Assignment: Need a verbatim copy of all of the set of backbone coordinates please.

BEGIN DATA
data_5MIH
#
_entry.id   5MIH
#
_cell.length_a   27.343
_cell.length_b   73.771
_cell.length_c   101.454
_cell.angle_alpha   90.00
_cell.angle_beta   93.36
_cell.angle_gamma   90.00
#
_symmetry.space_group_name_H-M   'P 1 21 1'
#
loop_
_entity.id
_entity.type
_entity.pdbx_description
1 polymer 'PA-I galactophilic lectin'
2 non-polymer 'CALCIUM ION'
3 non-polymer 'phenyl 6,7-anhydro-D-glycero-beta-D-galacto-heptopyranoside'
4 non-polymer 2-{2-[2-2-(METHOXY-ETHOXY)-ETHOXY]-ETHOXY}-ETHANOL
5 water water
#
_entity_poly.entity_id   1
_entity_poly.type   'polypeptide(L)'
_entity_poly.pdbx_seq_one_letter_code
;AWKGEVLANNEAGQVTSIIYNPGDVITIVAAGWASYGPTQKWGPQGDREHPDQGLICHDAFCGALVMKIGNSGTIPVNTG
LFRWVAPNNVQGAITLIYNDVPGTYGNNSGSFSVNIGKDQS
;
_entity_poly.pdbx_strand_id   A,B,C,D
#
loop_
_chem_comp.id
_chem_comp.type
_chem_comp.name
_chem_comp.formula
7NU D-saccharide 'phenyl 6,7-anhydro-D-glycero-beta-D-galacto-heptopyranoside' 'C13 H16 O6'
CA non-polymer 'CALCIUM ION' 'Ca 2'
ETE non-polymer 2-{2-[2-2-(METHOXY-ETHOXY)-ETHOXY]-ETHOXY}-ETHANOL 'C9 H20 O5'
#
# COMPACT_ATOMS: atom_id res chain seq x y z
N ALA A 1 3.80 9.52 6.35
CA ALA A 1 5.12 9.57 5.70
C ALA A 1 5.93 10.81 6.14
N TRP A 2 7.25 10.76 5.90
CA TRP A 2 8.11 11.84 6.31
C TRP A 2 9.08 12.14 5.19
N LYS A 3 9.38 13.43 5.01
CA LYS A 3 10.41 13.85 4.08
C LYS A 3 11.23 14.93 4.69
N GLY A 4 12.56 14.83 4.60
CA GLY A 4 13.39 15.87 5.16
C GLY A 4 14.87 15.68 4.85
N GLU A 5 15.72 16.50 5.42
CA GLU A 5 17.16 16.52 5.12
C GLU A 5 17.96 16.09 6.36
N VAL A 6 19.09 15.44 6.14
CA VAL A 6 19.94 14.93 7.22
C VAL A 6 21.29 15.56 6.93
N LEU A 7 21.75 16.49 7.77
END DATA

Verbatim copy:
data_5MIH
#
_entry.id   5MIH
#
_cell.length_a   27.343
_cell.length_b   73.771
_cell.length_c   101.454
_cell.angle_alpha   90.00
_cell.angle_beta   93.36
_cell.angle_gamma   90.00
#
_symmetry.space_group_name_H-M   'P 1 21 1'
#
loop_
_entity.id
_entity.type
_entity.pdbx_description
1 polymer 'PA-I galactophilic lectin'
2 non-polymer 'CALCIUM ION'
3 non-polymer 'phenyl 6,7-anhydro-D-glycero-beta-D-galacto-heptopyranoside'
4 non-polymer 2-{2-[2-2-(METHOXY-ETHOXY)-ETHOXY]-ETHOXY}-ETHANOL
5 water water
#
_entity_poly.entity_id   1
_entity_poly.type   'polypeptide(L)'
_entity_poly.pdbx_seq_one_letter_code
;AWKGEVLANNEAGQVTSIIYNPGDVITIVAAGWASYGPTQKWGPQGDREHPDQGLICHDAFCGALVMKIGNSGTIPVNTG
LFRWVAPNNVQGAITLIYNDVPGTYGNNSGSFSVNIGKDQS
;
_entity_poly.pdbx_strand_id   A,B,C,D
#
loop_
_chem_comp.id
_chem_comp.type
_chem_comp.name
_chem_comp.formula
7NU D-saccharide 'phenyl 6,7-anhydro-D-glycero-beta-D-galacto-heptopyranoside' 'C13 H16 O6'
CA non-polymer 'CALCIUM ION' 'Ca 2'
ETE non-polymer 2-{2-[2-2-(METHOXY-ETHOXY)-ETHOXY]-ETHOXY}-ETHANOL 'C9 H20 O5'
#
# COMPACT_ATOMS: atom_id res chain seq x y z
N ALA A 1 3.80 9.52 6.35
CA ALA A 1 5.12 9.57 5.70
C ALA A 1 5.93 10.81 6.14
N TRP A 2 7.25 10.76 5.90
CA TRP A 2 8.11 11.84 6.31
C TRP A 2 9.08 12.14 5.19
N LYS A 3 9.38 13.43 5.01
CA LYS A 3 10.41 13.85 4.08
C LYS A 3 11.23 14.93 4.69
N GLY A 4 12.56 14.83 4.60
CA GLY A 4 13.39 15.87 5.16
C GLY A 4 14.87 15.68 4.85
N GLU A 5 15.72 16.50 5.42
CA GLU A 5 17.16 16.52 5.12
C GLU A 5 17.96 16.09 6.36
N VAL A 6 19.09 15.44 6.14
CA VAL A 6 19.94 14.93 7.22
C VAL A 6 21.29 15.56 6.93
N LEU A 7 21.75 16.49 7.77